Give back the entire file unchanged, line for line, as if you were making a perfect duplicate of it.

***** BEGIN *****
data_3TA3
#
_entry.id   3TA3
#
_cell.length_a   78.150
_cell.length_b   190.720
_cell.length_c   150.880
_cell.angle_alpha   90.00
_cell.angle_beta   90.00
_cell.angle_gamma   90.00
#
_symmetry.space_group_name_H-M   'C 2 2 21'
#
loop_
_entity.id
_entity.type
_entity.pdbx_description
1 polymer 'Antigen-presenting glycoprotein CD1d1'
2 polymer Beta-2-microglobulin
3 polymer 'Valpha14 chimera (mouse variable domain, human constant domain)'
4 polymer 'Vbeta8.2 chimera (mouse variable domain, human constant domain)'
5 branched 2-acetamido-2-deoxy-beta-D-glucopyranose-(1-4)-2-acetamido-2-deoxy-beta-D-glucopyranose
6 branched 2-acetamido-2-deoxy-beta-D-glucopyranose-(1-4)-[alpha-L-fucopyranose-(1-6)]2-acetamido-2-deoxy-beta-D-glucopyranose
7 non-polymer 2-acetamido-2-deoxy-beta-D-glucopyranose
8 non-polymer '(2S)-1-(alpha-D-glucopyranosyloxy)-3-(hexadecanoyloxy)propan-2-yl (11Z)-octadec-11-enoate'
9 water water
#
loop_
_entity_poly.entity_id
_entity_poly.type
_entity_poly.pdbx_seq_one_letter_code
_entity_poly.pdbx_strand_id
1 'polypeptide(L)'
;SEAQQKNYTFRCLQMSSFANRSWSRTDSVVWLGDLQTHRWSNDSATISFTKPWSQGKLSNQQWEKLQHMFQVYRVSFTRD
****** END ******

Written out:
data_3TA3
#
_entry.id   3TA3
#
_cell.length_a   78.150
_cell.length_b   190.720
_cell.length_c   150.880
_cell.angle_alpha   90.00
_cell.angle_beta   90.00
_cell.angle_gamma   90.00
#
_symmetry.space_group_name_H-M   'C 2 2 21'
#
loop_
_entity.id
_entity.type
_entity.pdbx_description
1 polymer 'Antigen-presenting glycoprotein CD1d1'
2 polymer Beta-2-microglobulin
3 polymer 'Valpha14 chimera (mouse variable domain, human constant domain)'
4 polymer 'Vbeta8.2 chimera (mouse variable domain, human constant domain)'
5 branched 2-acetamido-2-deoxy-beta-D-glucopyranose-(1-4)-2-acetamido-2-deoxy-beta-D-glucopyranose
6 branched 2-acetamido-2-deoxy-beta-D-glucopyranose-(1-4)-[alpha-L-fucopyranose-(1-6)]2-acetamido-2-deoxy-beta-D-glucopyranose
7 non-polymer 2-acetamido-2-deoxy-beta-D-glucopyranose
8 non-polymer '(2S)-1-(alpha-D-glucopyranosyloxy)-3-(hexadecanoyloxy)propan-2-yl (11Z)-octadec-11-enoate'
9 water water
#
loop_
_entity_poly.entity_id
_entity_poly.type
_entity_poly.pdbx_seq_one_letter_code
_entity_poly.pdbx_strand_id
1 'polypeptide(L)'
;SEAQQKNYTFRCLQMSSFANRSWSRTDSVVWLGDLQTHRWSNDSATISFTKPWSQGKLSNQQWEKLQHMFQVYRVSFTRD